Gives "Death from Above" a Whole New Meaning
HIGH The armor design and functions are great.
LOW The single-player mode is over way too soon.
WTF How can it possibly be so hard to land directly on an enemy?
Anyone who reads this site knows that I'm generally not big on online multiplayer games, unless they're of the 2P co-op variety. Those, I live for. The standard sort of "one army versus another army" stuff, not so much. This may prompt some of you to ask what business I have reviewing a game like Section 8, whose main purpose in existence is online multiplayer. The answer? I'm a sucker for really cool-looking armor. The armor in Section 8? Pretty damned cool.
Essentially a first-person Space Marines-ish sort of affair, Timegate's Section 8 features two distinct modes; the single-player and the online multiplayer.
Regardless of the mode selected, the player starts by being "burned-in". Translation? Getting flung from a low-orbit dropship to the surface of the planet at ridiculous speeds. More than just spectacle, it's possible to engage air-brakes and steer to a preferred landing area within the conflict zone, giving a tactical edge to each touchdown. If the player manages to land directly on top of an enemy, it's an instant kill.
Once on the ground, the nifty armor that caught my eye serves its purpose effectively. Besides protecting the character from the impact of landing, it also sports a Tribes-like jet pack for brief flights and can also engage a third-person hyper-running mode to cross vast expanses of the map in a hurry. In terms of design, Section 8 does a great job of making the player feel like a futuristic soldier well-equipped for advanced battle.
The single-player, usually a throw-away addition in a game of this sort, was actually well-produced and serves as an extremely competent extended tutorial. Starring First Recon soldier Alex Corde, the brief campaign unfolds over a series of areas with varying objectives. Capture this point, eliminate those hostiles, and so on. Although it's not going to win any awards for drama, it was better than expected and I felt very well-versed in the game's mechanics after just a few levels.
Sadly, the campaign only lasts a couple of hours, and its brevity is a true shame. I could easily imagine an entire game based just on traditional single-player structure, and if a sequel of that sort was announced, I would sign up in an instant for a second tour of duty. Until that day comes, all that's left is the multiplayer once Corde's story comes to its conclusion.
Having cut my teeth in the brief campaign, it was extremely natural to transition into the online modes with no learning curve at all. There are no new twists, or surprise additions, which I greatly appreciated. Technically, online offers a fairly healthy selection of options such as the ability to customize weapon load-outs, the ability to rearrange the traits of the armor, adding bots, and the usual selection of other host options when starting a session. It's comprehensive.
Although I've heard some complaints that there aren't enough people playing this game, I had no difficulty at all finding matches to join. In fact, every game I played was at full player capacity.
After getting my feet wet, I was surprised to find that the satisfaction I got from hopping, running, and sniping on my own carried over quite well to the team game—something I never saw coming given my general predisposition towards solo. Honestly, it's hard to beat breaking into a cross-country sprint with a sonic boom and then leaping high over defensive walls to obliterate enemies from above. Even a hardcore 1P man like myself isn't immune to this stuff.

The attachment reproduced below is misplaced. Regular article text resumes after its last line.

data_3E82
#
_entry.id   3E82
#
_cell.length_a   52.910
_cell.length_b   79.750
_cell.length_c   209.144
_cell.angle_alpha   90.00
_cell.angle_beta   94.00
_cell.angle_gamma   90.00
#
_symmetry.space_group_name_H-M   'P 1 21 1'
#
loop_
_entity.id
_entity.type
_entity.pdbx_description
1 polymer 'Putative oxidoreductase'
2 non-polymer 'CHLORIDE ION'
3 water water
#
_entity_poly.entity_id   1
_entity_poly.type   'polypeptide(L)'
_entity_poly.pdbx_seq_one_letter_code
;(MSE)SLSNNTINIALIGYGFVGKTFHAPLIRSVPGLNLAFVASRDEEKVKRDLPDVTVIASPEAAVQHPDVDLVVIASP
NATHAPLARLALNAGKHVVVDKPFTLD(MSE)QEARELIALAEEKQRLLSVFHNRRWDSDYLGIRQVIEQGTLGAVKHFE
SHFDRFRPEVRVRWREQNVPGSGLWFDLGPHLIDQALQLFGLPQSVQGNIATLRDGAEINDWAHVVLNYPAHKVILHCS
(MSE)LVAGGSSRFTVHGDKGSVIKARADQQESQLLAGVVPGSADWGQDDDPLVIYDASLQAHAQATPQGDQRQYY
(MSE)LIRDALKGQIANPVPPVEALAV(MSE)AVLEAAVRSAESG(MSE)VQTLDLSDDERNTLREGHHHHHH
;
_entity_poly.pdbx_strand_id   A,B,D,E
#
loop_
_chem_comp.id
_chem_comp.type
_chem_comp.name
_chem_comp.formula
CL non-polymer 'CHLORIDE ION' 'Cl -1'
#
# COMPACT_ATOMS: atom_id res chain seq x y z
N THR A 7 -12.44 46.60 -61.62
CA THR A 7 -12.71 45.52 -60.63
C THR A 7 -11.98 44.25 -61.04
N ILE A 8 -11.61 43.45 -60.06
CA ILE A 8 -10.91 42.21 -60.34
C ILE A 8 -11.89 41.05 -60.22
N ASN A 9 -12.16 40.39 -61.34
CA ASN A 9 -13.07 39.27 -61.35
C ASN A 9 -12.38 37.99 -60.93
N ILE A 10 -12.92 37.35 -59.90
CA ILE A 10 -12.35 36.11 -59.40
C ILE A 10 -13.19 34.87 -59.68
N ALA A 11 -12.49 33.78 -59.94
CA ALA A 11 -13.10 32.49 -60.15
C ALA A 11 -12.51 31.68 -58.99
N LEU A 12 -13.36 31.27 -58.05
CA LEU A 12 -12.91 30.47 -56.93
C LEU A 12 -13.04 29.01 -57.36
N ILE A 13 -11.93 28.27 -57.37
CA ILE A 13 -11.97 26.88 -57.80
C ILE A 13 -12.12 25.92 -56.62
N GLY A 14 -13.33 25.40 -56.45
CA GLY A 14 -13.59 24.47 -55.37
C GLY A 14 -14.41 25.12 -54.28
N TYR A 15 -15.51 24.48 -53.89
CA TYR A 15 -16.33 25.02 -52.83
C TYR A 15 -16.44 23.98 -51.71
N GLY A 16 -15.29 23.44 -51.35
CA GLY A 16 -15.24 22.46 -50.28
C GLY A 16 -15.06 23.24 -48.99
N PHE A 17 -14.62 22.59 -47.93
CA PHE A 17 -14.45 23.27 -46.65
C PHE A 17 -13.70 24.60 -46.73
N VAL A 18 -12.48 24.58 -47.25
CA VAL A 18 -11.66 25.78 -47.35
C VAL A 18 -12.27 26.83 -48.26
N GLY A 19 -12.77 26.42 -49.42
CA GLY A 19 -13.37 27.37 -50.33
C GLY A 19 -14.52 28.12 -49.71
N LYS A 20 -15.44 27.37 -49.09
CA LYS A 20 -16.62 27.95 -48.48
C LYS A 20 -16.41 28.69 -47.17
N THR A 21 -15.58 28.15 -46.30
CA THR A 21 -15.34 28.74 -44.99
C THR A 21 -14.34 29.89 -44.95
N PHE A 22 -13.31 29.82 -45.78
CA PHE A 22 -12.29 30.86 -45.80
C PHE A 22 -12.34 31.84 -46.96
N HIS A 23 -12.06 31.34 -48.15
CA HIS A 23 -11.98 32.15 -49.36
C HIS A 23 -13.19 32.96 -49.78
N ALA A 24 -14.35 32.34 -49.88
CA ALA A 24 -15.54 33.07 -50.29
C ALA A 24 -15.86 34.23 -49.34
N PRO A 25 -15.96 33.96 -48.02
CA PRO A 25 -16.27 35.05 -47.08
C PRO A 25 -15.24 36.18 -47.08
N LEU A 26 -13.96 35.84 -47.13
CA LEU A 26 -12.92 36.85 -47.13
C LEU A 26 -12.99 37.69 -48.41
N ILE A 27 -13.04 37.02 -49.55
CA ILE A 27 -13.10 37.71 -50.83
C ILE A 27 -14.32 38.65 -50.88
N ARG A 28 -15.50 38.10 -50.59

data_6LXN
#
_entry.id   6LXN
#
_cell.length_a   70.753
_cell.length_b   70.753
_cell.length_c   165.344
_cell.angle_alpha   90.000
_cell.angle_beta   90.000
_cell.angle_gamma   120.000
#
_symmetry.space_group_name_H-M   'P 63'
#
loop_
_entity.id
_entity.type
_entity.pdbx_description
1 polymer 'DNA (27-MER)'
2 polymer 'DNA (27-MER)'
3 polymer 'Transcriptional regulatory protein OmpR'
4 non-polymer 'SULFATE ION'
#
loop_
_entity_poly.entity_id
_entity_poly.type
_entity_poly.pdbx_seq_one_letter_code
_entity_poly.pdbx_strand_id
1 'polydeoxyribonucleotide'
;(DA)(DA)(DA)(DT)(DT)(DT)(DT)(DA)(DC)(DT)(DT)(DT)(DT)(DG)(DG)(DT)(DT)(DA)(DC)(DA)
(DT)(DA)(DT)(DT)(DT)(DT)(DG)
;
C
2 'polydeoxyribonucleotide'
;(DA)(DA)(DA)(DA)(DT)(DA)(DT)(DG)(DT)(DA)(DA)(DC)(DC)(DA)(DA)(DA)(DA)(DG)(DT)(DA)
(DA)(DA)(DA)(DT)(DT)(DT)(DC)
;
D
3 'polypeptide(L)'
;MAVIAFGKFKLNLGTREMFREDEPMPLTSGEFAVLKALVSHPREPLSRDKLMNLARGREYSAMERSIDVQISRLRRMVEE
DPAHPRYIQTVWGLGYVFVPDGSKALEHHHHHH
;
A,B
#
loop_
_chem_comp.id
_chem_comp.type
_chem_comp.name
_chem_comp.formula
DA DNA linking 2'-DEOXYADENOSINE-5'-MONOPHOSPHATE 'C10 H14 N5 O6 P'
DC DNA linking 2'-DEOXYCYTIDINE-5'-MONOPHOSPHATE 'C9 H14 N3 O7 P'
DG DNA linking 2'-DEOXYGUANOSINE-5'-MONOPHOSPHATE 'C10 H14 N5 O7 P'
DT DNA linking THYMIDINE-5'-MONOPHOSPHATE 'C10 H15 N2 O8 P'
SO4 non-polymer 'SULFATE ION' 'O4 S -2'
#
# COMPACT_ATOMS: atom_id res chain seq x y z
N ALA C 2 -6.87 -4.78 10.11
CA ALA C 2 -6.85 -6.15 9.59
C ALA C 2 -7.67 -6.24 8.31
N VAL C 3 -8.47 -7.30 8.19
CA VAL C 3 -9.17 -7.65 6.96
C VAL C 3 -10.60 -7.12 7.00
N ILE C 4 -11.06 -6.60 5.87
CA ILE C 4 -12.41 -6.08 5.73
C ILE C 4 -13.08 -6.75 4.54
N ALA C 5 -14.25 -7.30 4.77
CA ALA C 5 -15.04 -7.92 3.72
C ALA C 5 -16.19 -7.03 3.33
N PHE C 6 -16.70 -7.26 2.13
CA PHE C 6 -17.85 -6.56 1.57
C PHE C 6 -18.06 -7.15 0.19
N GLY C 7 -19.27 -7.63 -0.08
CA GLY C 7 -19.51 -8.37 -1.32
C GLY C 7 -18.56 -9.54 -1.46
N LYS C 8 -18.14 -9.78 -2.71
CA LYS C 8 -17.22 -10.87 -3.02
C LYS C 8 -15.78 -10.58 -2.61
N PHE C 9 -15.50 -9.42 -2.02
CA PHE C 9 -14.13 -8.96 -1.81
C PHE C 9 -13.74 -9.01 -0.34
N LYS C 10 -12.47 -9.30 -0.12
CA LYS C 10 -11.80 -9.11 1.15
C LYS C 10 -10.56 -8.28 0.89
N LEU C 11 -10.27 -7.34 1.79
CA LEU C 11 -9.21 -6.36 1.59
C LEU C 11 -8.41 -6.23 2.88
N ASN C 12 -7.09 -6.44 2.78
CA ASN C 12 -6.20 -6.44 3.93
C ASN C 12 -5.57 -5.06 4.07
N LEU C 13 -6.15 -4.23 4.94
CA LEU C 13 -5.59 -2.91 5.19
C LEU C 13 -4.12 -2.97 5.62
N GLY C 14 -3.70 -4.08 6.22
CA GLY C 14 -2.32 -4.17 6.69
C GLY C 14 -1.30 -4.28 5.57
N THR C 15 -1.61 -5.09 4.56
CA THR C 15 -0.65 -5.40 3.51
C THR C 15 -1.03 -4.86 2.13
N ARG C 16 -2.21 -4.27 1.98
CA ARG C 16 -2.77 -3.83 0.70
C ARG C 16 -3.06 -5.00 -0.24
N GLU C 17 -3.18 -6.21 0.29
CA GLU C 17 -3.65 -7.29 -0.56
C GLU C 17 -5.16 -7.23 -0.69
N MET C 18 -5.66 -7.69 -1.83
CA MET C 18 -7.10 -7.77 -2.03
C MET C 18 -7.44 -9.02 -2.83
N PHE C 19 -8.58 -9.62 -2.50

Although I'll be the first to admit that online multiplayer is usually the least interesting aspect of any game for me, Section 8 did a great job of making it easy to learn and easy to take part in. That facility combined with the excellent abilities of the armor and fast-paced nature of play make for a solid experience that 360 owners should certainly take note of.
Disclosures: This game was obtained via publisher and reviewed on the Xbox 360. Approximately 2 hours of play were devoted to the single-player mode, and the game was completed one time. 3 hours of play were spent in multiplayer modes.
Parents: According to the ESRB, this game contains violence. Parents, as is made quite apparent by the cover of the case and description on the back of the box, this game is all about combat and gunplay. Additionally, the bulk of this experience is intended to be had online with other players. Although the content is not particularly graphic (no language or sexual situations, either) it's safe to say that this game is squarely aimed at the teen-and-older audience. Steer your kids clear.
Deaf & Hard of Hearing: You should be aware that although all dialogue in the game's cut-scenes and during missions are subtitled, the text is fairly small and hard to read in general, let alone in combat situations. It's a little too easy to miss an important update in the middle of a firefight, but the map compensates by highlighting key objectives. In terms of hit detection, the game does a good job of communicating when players are under attack, so no difficulties there.
Currently, he's got about 42 minutes a night to play because adulting is a timesuck, but despite that, he's a happily married guy with two kids who both have better K/D ratios than he does.
Brad still loves Transformers, he's on Marvel Puzzle Quest when nobody at the office is looking, and his favorite game of all time is the first Mass Effect -- and he thought the trilogy's ending was Just Fine, Thanks.
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